Support our mission

CHARMING. Delightful. Utterly enjoyable. Sounds gushy, but that's the way it was at the concert by the Judds in Wiesbaden Sunday night.

Just as the mother-daughter country duo claimed to be "tickled to death" to be in West Germany, so, too, was the audience thrilled that Nashville's multi-award-winning pair was there. The crowd was small - only 900 people in an auditorium that seats 2,500, the promoter said -- but enthusiastic. A glance around the hall revealed mostly smiling faces.

"They sing so pretty," said Spec. 4 Rene Silva, a recent country convert from Hanau, moments before the performance. "You just can't help but like their songs "

Nor was it possible to keep from rocking to the infectious, catchy beat of the music, a sometimes rollicking, sometimes slow and romantic blend of pop-inflected country, bluegrass and gospel. From the start the audience clapped, cheered, whistled and whooped.

The Judds took full advantage of the crowd's unusual receptiveness. Mother and daughter said clap and the fans clapped. They said sing along and just about everyone did. They said dance, and there was no stopping the mass.

Musically, daughter Wynonna is the dominant figure on stage. By far the more talented of the two, the 24-year-old strums the guitar and sings lead, her fine voice often breaking into sultry, feline growls.

But the focus of attention is on mother Naomi. A former model and still a dazzler at 44, she harmonizes with Wynonna in the choruses, spicing up the vocals with sexy, high-pitched chirps.

Mostly, though, Naomi skips and struts about the stage, enticing the crowd with sugary, Southern-belle charm. Dressed in a frilly, electric-blue party dress with pouffed sleeves, Naomi certainly was a delight to watch Sunday as she kicked up her legs, swiveled her hips, smiled, waved and winked at the crowd and reached down to shake hands with the fans.

"I enjoy watching my Mom, seeing how cool she is," Wynonna told the audience. "But sometimes I don't know who's entertaining who."

Natives of Ashland, Ky., the Judds began singing together at home, just Wynonna, Naomi and a guitar: In 1983 they landed a record deal and began cranking out country hits, including Mama He's Crazy, Girl's Night Out, Turn Me Loose, Why Not Me and Grandpa (Tell Me 'Bout the Good Old Days).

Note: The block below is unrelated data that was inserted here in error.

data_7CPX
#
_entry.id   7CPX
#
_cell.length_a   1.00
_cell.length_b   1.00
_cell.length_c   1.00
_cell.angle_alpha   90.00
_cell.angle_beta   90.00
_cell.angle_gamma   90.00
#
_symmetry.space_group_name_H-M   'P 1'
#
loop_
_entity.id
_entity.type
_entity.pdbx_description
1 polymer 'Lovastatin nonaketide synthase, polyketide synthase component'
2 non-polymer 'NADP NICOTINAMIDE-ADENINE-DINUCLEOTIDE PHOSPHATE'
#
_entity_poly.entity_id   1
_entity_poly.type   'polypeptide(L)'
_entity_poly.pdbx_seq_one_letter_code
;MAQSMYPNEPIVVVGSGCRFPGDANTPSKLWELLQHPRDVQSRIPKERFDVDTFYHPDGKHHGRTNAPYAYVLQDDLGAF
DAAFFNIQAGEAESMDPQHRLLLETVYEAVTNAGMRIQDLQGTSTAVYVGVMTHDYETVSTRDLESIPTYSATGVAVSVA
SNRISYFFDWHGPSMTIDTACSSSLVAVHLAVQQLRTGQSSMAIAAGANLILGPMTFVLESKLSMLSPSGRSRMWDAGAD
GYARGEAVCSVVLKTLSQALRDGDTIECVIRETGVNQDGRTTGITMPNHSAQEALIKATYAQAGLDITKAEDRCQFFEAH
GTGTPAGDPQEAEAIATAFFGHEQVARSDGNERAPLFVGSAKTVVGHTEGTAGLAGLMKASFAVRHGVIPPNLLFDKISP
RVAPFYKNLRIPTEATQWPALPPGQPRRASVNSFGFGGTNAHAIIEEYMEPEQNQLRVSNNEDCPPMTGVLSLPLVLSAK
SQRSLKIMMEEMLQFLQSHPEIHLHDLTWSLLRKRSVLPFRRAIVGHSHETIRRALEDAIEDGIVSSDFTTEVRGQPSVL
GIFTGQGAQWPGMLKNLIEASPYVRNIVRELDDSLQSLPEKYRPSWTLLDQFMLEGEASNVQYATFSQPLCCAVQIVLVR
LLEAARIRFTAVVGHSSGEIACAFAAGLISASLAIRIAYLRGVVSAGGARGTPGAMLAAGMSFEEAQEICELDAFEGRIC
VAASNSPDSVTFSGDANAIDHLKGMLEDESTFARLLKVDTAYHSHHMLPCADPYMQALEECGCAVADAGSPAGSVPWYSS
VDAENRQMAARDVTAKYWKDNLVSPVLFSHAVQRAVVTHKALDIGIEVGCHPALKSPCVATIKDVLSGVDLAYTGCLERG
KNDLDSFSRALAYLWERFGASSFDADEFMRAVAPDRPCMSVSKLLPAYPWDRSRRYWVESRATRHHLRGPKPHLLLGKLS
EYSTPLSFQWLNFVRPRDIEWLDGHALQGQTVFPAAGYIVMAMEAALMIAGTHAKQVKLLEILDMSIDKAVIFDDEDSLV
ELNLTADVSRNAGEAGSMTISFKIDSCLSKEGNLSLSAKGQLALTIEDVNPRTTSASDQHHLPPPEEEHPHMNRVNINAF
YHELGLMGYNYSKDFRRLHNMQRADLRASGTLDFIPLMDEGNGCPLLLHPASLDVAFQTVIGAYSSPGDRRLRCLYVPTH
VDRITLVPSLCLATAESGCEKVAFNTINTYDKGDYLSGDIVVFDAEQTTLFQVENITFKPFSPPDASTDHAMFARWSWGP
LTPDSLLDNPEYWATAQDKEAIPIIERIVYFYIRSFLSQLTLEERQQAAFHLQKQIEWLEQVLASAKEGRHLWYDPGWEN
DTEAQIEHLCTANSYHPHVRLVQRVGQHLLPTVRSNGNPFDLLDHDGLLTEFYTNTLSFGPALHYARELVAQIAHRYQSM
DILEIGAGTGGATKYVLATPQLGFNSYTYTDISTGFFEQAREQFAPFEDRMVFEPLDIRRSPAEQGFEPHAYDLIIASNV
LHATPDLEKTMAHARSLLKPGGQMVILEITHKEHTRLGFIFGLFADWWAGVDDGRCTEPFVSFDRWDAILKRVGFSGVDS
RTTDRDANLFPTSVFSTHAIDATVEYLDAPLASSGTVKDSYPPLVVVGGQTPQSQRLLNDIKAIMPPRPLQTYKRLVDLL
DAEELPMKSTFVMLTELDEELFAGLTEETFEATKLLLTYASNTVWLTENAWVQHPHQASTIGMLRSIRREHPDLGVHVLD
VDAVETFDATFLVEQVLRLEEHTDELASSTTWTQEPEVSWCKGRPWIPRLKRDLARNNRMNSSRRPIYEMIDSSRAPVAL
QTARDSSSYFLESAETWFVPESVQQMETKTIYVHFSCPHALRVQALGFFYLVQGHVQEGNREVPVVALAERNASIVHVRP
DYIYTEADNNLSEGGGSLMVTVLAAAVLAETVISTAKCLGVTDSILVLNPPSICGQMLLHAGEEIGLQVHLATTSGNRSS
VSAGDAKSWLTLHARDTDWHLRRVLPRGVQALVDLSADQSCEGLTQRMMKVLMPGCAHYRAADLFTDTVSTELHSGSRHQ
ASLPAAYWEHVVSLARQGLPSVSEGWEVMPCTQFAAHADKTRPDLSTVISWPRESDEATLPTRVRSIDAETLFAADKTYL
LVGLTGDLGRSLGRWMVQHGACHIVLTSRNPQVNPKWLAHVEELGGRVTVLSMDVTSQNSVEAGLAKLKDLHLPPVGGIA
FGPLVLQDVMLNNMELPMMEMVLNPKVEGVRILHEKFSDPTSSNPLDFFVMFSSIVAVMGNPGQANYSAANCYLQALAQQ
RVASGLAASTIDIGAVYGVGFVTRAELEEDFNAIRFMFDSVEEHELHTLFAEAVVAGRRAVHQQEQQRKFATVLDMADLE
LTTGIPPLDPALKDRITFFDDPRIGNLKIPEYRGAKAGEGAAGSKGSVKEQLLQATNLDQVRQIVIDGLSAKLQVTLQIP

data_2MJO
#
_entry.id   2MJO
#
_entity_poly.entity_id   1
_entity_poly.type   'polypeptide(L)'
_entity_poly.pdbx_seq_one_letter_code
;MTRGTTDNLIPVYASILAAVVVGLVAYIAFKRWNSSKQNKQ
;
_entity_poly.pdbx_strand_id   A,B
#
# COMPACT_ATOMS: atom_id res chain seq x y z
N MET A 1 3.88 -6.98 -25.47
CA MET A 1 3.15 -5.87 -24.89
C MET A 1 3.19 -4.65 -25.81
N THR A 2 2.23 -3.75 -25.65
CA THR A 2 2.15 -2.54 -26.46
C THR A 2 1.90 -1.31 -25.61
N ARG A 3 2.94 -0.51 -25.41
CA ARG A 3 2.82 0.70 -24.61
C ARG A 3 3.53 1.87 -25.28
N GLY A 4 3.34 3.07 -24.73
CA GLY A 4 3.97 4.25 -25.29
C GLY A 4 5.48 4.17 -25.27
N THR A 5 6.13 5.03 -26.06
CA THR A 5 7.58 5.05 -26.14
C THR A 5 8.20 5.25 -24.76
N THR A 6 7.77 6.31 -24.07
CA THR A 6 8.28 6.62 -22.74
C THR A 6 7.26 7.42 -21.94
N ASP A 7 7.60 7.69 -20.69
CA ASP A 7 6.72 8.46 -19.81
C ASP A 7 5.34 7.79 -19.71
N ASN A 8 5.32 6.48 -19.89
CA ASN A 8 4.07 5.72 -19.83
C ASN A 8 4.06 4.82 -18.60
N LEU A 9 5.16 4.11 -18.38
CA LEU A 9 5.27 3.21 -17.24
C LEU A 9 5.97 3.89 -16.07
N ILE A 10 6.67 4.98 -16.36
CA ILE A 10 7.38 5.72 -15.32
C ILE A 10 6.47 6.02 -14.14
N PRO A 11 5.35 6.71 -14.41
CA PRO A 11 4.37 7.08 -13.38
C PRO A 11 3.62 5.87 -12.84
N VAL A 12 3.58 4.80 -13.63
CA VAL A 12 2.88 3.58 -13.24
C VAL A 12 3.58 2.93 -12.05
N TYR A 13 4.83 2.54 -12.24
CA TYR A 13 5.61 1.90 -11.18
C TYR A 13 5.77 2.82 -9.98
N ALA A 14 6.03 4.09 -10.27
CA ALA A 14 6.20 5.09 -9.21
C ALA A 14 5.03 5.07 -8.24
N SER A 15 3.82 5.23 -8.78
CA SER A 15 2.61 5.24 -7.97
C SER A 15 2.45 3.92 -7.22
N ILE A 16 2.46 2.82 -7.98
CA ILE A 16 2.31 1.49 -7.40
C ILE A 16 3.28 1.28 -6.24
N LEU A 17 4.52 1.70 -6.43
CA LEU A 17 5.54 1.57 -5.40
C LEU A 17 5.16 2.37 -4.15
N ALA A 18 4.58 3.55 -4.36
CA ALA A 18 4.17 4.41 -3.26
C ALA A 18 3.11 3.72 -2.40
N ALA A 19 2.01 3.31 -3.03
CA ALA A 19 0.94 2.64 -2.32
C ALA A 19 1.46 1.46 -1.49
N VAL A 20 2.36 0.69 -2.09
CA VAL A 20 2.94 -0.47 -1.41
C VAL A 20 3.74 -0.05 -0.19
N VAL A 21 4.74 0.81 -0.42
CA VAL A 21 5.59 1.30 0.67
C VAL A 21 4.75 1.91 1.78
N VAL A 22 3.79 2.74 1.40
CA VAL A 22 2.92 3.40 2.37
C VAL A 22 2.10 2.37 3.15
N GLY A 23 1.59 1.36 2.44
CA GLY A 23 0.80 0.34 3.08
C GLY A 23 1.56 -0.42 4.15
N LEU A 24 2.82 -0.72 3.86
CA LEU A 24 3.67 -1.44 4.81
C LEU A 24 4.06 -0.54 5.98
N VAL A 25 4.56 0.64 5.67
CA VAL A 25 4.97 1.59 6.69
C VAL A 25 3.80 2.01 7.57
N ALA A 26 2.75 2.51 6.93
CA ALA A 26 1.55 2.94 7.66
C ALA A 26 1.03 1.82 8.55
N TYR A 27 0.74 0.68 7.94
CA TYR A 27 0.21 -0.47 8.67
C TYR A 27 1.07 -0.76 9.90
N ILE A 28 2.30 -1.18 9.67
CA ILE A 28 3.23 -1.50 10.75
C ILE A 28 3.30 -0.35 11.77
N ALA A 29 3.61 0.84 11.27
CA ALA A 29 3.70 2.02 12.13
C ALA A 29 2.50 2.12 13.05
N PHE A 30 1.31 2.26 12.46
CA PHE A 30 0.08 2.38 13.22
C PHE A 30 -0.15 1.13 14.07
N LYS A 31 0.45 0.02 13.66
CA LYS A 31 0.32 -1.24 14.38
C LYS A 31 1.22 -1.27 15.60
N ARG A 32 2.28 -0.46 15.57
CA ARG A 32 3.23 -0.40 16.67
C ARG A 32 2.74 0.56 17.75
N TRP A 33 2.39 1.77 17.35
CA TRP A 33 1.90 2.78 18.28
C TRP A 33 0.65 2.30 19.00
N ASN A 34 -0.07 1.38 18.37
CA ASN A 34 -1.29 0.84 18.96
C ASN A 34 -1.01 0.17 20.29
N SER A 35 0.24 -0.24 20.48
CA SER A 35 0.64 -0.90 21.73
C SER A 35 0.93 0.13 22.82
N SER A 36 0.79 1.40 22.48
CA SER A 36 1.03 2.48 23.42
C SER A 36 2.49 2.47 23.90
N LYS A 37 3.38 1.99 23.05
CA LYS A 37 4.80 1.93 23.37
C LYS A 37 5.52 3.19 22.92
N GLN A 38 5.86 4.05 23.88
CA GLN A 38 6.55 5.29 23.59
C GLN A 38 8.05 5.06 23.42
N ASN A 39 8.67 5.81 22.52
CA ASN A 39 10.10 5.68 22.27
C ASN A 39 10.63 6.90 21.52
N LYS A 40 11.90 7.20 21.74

The pair has received numerous country music awards, among them top vocal group in 1986 and top vocal duet in '87. The Judds tour the United States regularly with a full backup band, including a keyboardist and dobro player.

The Judds' five-city European tour, with stops in the Netherlands, West Germany, Ireland and the United Kingdom, comes smack in the middle of yet another tour of the United States. The performance in Wiesbaden was their first appearance in Germany.

Over and over on Sunday the Judds told the audience how happy they were to be in Germany and how they never thought they'd be successful enough to perform here. However, the duo's stateside popularity is far from duplicated overseas.

"Country music just doesn't sell as well in Germany," said promoter Rainer Zosel of Wiesbaden, who also stages the annual International Country Music Festival in Germany. He added that the current Fasching celebrations also kept many people out of the hall.

That left a large percentage, nearly half, of American fans in the audience. Unfortunately -- and this is the only gripe about the show -- the duo never acknowledged their presence, though they sure clamored for attention, cheering every time the Judds mentioned Kentucky or Nashville, their place of residence. It would have been nice for Wynonna and Naomi to at least ask the customary, "Are there any Americans out there?'

They would have been blown away by the response for sure.


stars and stripes videos

around the web

Sign Up for Daily Headlines

Sign-up to receive a daily email of today’s top military news stories from Stars and Stripes and top news outlets from around the world.

Sign up